UN representatives of UAE, Saudi Arabia and Yemen set out rebel violations in joint letter to council president.
Houthi rebels violated the UN-brokered ceasefire in Hodeidah more than 200 times in less than two weeks since it went into effect and do not show signs of preparing to abide by the truce, the UAE, Saudi Arabia and Yemen have told the Security Council.
The rebels killed 23 coalition forces and wounded 163 in 268 attacks between December 18 and December 30, according to a detailed list submitted by the permanent UN representatives of the theree countries to the Council president on December 31, along with a letter calling for international pressure on the Houthis to cease hostilities that threaten the peace process.
The rebel attacks in and around the port city ranged from sniper fire and artillery barrages to the launching of medium range ballistic missiles in attacks lasting up to an hour.
“The missile strikes in particular show that this vast number of violations cannot be attributed of individual ill-disciplined Houthi fighters, but that these actions are part of a deliberate strategy of provocation … designed to undermine the Stockholm Agreement,” the letter said.
The truce agreed at UN-brokered talks in December requires the Houthis to withdraw from Hodeidah’s ports before rebel and government forces pull out of the city and surrounding areas.
Martin Griffiths, the UN special envoy for Yemen, had prioritised a halt to fighting in Hodeidah as the entry point for the bulk of Yemen’s food and humanitarian aid shipments that 14 million Yemenis on the brink of famine are reliant upon.
However, the Houthis are not only violating the truce but also entrenching themselves in the city, the letter to the Security Council says. A map attached to the letter shows where the Iran-backed rebels have dug 51 new trenches around the city and set up 109 new barricades on city streets.
Patrick Cammaert, head of the UN ceasefire monitors in Hodeidah, met with rebel and government representatives on Wednesday as chair of the joint Redeployment Co-ordination Committee to discuss security after both sides withdrew their forces.
However, Mr Cammaert “expressed anger over the charade put on by the militias over their redeployment of militia members disguised as security forces tasked to maintain the peace”, Col Waddah Al Dubeish, spokesman of the pro-government Amalikah Brigades, told The National.
“This charade is rejected, and you need to know the stipulations of the ceasefire and both sides need to follow them,” Col Al Dubeish quoted Mr Cammaert as saying.
The letter to the Security Council said the Houthis were deploying “heavy weapons in civilian neighbourhoods” — a further sign the Houthis intend to entrench their forces in the strategically important city.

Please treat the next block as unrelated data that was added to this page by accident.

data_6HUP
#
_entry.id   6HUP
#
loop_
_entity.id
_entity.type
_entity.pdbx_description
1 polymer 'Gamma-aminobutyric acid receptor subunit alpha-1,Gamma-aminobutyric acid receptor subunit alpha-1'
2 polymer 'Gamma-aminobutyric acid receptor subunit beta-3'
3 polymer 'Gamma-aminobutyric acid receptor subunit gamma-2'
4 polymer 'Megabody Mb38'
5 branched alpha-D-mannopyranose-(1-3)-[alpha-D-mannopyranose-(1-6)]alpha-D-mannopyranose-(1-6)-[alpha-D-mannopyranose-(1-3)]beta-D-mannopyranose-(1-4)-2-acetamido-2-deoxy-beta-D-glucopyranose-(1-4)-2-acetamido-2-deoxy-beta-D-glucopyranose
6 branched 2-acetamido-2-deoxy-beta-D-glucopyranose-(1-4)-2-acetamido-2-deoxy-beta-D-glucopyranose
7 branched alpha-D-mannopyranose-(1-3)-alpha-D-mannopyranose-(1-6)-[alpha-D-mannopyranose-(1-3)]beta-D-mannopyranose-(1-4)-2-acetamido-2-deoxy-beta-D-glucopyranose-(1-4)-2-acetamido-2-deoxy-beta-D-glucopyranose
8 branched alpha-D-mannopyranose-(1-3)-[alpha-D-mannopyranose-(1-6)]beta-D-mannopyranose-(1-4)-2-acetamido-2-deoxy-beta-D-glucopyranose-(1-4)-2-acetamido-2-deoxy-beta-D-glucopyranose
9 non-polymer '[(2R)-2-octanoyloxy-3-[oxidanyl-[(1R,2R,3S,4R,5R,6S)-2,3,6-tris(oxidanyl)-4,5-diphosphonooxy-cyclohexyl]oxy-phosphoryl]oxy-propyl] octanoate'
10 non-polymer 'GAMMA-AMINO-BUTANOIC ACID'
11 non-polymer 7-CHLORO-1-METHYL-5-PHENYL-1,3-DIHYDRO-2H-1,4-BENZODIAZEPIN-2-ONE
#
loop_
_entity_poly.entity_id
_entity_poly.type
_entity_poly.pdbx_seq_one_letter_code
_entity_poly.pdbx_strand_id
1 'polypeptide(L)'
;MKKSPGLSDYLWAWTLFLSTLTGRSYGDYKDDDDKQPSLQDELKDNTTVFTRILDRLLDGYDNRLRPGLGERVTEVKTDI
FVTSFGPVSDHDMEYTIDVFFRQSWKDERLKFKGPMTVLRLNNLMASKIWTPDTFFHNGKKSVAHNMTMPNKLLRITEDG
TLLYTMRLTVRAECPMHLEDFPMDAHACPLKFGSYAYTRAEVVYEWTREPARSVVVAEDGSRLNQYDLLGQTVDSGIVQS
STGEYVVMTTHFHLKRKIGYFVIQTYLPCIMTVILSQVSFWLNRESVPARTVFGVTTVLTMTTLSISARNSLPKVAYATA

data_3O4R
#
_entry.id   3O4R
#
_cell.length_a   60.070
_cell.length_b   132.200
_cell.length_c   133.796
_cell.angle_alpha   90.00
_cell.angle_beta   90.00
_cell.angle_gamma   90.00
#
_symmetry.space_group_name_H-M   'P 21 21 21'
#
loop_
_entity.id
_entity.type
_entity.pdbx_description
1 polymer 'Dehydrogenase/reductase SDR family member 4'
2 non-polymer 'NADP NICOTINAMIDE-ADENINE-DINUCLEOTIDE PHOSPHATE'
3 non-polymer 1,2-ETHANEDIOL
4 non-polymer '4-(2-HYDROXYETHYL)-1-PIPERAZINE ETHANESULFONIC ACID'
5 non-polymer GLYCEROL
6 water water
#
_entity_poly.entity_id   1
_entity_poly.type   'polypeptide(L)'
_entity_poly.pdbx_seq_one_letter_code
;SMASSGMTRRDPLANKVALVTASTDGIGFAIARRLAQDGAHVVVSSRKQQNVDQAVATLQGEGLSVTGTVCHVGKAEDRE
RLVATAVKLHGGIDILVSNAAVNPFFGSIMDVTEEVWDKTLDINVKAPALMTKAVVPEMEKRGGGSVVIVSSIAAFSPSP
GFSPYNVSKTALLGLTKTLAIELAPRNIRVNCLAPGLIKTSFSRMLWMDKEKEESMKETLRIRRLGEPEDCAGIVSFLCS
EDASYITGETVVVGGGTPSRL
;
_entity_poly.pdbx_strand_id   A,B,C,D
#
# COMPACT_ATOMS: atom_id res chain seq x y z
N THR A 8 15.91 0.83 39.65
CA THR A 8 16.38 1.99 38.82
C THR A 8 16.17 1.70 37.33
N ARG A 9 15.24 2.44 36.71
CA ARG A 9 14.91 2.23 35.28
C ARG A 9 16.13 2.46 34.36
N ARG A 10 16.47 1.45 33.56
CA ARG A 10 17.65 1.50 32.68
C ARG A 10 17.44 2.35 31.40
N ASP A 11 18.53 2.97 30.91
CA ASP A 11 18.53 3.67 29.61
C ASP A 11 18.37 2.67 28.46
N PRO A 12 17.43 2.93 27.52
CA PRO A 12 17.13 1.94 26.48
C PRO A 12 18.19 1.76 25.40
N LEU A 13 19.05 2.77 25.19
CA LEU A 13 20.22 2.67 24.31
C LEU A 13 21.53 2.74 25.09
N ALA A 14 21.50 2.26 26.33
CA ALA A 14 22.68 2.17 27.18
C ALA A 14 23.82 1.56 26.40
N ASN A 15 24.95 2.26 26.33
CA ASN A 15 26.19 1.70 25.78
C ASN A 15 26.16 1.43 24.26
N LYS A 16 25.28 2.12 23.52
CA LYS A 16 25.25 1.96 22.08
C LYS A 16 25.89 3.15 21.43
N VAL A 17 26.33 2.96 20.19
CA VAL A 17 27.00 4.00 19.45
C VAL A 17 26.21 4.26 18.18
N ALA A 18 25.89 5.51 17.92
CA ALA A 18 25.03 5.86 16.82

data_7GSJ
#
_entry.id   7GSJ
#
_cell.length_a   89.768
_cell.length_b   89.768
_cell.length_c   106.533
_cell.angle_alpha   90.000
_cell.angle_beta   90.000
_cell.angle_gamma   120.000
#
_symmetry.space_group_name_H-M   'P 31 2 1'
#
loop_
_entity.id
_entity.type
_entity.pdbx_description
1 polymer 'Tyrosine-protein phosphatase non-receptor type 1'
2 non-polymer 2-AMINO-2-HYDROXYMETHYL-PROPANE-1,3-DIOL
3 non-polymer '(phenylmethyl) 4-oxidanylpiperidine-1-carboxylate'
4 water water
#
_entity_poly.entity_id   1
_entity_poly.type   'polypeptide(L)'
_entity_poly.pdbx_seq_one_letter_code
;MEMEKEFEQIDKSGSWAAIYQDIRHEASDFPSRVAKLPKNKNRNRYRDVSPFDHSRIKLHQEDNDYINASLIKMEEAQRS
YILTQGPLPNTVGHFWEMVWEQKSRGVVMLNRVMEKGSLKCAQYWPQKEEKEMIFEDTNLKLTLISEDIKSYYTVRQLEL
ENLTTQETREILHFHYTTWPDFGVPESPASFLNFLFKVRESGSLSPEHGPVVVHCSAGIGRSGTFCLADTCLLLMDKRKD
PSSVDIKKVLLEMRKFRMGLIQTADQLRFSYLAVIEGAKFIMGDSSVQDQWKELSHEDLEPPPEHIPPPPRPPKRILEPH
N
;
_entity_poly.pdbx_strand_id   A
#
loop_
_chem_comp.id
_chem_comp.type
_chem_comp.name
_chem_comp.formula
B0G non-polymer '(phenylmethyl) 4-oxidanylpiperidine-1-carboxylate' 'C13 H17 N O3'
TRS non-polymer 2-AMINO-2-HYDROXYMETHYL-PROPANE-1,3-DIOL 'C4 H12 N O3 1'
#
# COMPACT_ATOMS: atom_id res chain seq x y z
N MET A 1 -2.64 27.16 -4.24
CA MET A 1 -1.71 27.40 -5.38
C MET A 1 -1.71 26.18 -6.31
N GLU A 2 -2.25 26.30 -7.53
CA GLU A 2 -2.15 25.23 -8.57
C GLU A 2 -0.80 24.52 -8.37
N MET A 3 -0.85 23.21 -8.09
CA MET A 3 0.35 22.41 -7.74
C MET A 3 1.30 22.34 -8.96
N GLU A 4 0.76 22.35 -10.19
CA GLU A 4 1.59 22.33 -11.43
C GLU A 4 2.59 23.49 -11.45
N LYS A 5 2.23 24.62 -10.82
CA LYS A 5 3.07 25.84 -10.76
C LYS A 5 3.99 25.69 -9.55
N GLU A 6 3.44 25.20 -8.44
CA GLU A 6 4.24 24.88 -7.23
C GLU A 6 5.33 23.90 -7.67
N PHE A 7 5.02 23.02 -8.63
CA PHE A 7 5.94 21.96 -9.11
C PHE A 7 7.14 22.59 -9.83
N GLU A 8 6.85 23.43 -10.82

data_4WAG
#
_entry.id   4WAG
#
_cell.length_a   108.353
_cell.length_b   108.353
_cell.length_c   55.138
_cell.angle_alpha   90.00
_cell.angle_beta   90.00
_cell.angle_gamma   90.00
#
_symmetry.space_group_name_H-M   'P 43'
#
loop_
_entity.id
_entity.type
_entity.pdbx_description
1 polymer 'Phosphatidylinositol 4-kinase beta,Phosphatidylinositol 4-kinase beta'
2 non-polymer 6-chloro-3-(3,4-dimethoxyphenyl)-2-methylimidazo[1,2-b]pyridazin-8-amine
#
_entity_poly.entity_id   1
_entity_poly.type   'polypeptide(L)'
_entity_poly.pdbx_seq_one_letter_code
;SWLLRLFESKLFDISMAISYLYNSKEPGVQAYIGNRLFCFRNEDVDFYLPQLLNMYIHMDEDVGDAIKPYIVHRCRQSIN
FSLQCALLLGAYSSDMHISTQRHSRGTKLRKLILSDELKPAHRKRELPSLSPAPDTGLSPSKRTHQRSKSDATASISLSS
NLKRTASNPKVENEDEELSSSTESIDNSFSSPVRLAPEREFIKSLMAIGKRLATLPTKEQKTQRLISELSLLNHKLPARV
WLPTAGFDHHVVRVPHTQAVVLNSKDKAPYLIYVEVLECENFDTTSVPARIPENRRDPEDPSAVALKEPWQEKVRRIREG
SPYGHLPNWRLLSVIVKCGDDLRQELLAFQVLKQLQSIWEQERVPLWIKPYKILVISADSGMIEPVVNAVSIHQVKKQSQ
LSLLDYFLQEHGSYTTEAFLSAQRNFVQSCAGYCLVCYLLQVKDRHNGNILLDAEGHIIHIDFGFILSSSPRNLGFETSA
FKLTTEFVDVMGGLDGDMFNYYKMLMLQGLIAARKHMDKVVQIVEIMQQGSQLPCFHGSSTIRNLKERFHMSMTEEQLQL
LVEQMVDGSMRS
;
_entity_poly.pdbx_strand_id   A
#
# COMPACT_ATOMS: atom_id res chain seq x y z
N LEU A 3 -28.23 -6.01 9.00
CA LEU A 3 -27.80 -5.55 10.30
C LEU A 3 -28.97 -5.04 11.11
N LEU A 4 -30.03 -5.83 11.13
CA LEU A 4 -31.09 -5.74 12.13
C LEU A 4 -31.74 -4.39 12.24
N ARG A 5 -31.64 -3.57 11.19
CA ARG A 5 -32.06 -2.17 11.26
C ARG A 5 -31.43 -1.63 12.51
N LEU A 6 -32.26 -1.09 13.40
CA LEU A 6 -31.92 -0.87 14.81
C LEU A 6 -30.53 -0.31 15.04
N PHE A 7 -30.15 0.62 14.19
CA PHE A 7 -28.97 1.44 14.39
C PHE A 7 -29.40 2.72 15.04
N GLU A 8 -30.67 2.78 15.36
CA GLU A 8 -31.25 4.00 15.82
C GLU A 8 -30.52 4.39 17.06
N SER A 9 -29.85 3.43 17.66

The three countries also called upon the council to monitor the flow of Iranian weapons into Yemen and ensure compliance with its arms embargo. Success of the ceasefire “requires a dramatic shift in the behaviour of Iran”, they said.
Residents of Hodeidah told The National of other attempts by the rebels to circumvent the UN ceasefire.
They said the Houthis were purchasing homes in Hodeidah with the aim of disguising themselves as civilians and maintaining a sleeper force in the city.
In the past week, the Houthis increased their attacks on civilian populations in and around the city. They have set up sniper nests in warehouses holding humanitarian aid, according to the Arab Coalition, and killed residents in Hays.
The Houthis launched an attack south of Hodeidah earlier this week in which a civilian was killed by shrapnel from a rebel missile.
People returning to liberated parts of Hodeidah say retreating rebels left behind landmines which have killed civilians and made areas of the city uninhabitable. The militias also targeted coalition-supported forces who were clearing mines laid by the rebels.
A countrywide coalition demining programme has defused more than 40,000 explosive devices so far.
Meanwhile, Col Al Dubeish said the Houthis threatened the Hodeidah governor, who was appointed by the rebels, to make him sign a letter condemning Mr Cammaert and accusing him of being biased towards the Yemeni government.
Houthi rebels have controlled the critical port city on Yemen’s Red Sea coast since 2015, giving them a chokehold on aid flows.
Yemen receives about 70 per cent of its food imports and humanitarian aid through Hodeidah. The ceasefire was aimed at ensuring supplies reach the 14 million Yemenis on the brink of famine.
The letter to the Security Council also pointed to the Houthis’ disruption of aid to Yemenis by blocking or seizing shipment for sale on the black market.
The World Food Programme executive director, David Beasley, has warned rebel leader Abdulmalik Al Houthi that the Houthi theft of aid that has exacerbated the humanitarian crisis and said the rebels were “stealing food from the mouths of hungry Yemeni children”.
“If you do not act within 10 days, WFP will have no choice but to suspend the assistance provided through SFP & HR that goes to an estimated 3 million people,” Mr Beasley said.